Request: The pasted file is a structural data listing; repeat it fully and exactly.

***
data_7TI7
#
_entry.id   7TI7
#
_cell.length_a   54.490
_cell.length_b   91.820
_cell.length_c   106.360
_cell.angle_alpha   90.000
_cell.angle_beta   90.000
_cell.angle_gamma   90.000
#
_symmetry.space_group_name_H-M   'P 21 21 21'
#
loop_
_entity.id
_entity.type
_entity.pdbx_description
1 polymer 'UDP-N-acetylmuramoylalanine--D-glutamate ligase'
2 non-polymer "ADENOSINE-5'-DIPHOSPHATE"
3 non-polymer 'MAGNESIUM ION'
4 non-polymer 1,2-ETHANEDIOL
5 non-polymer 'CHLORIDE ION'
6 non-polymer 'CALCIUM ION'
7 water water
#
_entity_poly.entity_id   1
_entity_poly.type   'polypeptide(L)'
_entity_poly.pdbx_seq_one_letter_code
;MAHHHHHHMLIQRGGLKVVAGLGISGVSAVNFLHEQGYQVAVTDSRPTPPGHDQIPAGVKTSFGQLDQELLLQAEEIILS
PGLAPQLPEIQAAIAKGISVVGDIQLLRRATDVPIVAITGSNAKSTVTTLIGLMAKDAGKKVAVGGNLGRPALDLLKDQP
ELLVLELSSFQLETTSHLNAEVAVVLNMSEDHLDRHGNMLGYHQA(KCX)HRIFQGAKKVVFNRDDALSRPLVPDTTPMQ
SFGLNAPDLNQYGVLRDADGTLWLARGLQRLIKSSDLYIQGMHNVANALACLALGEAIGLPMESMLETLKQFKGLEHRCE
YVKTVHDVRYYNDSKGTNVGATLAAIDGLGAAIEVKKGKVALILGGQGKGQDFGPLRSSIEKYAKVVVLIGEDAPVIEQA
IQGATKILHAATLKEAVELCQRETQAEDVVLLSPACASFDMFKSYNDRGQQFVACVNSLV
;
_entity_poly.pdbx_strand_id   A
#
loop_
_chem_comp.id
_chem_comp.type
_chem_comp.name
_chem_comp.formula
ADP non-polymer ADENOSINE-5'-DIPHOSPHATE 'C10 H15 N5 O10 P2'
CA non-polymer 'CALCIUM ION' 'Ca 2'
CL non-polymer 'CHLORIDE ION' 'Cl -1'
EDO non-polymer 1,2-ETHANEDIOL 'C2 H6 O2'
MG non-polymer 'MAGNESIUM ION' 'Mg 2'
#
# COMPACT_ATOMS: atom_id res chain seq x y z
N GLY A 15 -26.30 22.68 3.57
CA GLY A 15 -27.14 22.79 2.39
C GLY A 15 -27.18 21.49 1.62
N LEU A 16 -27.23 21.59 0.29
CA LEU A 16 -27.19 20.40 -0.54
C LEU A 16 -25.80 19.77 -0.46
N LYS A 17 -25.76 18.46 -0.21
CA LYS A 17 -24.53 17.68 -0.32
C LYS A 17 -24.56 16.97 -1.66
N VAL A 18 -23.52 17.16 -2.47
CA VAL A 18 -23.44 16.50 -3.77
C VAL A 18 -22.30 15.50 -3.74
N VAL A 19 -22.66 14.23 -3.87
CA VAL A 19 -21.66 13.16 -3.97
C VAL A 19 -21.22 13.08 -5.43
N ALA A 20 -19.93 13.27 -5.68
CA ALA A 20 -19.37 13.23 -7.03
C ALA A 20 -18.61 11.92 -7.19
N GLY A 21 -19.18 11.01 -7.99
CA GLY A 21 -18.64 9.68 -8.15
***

data_7TI7
#
_entry.id   7TI7
#
_cell.length_a   54.490
_cell.length_b   91.820
_cell.length_c   106.360
_cell.angle_alpha   90.000
_cell.angle_beta   90.000
_cell.angle_gamma   90.000
#
_symmetry.space_group_name_H-M   'P 21 21 21'
#
loop_
_entity.id
_entity.type
_entity.pdbx_description
1 polymer 'UDP-N-acetylmuramoylalanine--D-glutamate ligase'
2 non-polymer "ADENOSINE-5'-DIPHOSPHATE"
3 non-polymer 'MAGNESIUM ION'
4 non-polymer 1,2-ETHANEDIOL
5 non-polymer 'CHLORIDE ION'
6 non-polymer 'CALCIUM ION'
7 water water
#
_entity_poly.entity_id   1
_entity_poly.type   'polypeptide(L)'
_entity_poly.pdbx_seq_one_letter_code
;MAHHHHHHMLIQRGGLKVVAGLGISGVSAVNFLHEQGYQVAVTDSRPTPPGHDQIPAGVKTSFGQLDQELLLQAEEIILS
PGLAPQLPEIQAAIAKGISVVGDIQLLRRATDVPIVAITGSNAKSTVTTLIGLMAKDAGKKVAVGGNLGRPALDLLKDQP
ELLVLELSSFQLETTSHLNAEVAVVLNMSEDHLDRHGNMLGYHQA(KCX)HRIFQGAKKVVFNRDDALSRPLVPDTTPMQ
SFGLNAPDLNQYGVLRDADGTLWLARGLQRLIKSSDLYIQGMHNVANALACLALGEAIGLPMESMLETLKQFKGLEHRCE
YVKTVHDVRYYNDSKGTNVGATLAAIDGLGAAIEVKKGKVALILGGQGKGQDFGPLRSSIEKYAKVVVLIGEDAPVIEQA
IQGATKILHAATLKEAVELCQRETQAEDVVLLSPACASFDMFKSYNDRGQQFVACVNSLV
;
_entity_poly.pdbx_strand_id   A
#
loop_
_chem_comp.id
_chem_comp.type
_chem_comp.name
_chem_comp.formula
ADP non-polymer ADENOSINE-5'-DIPHOSPHATE 'C10 H15 N5 O10 P2'
CA non-polymer 'CALCIUM ION' 'Ca 2'
CL non-polymer 'CHLORIDE ION' 'Cl -1'
EDO non-polymer 1,2-ETHANEDIOL 'C2 H6 O2'
MG non-polymer 'MAGNESIUM ION' 'Mg 2'
#
# COMPACT_ATOMS: atom_id res chain seq x y z
N GLY A 15 -26.30 22.68 3.57
CA GLY A 15 -27.14 22.79 2.39
C GLY A 15 -27.18 21.49 1.62
N LEU A 16 -27.23 21.59 0.29
CA LEU A 16 -27.19 20.40 -0.54
C LEU A 16 -25.80 19.77 -0.46
N LYS A 17 -25.76 18.46 -0.21
CA LYS A 17 -24.53 17.68 -0.32
C LYS A 17 -24.56 16.97 -1.66
N VAL A 18 -23.52 17.16 -2.47
CA VAL A 18 -23.44 16.50 -3.77
C VAL A 18 -22.30 15.50 -3.74
N VAL A 19 -22.66 14.23 -3.87
CA VAL A 19 -21.66 13.16 -3.97
C VAL A 19 -21.22 13.08 -5.43
N ALA A 20 -19.93 13.27 -5.68
CA ALA A 20 -19.37 13.23 -7.03
C ALA A 20 -18.61 11.92 -7.19
N GLY A 21 -19.18 11.01 -7.99
CA GLY A 21 -18.64 9.68 -8.15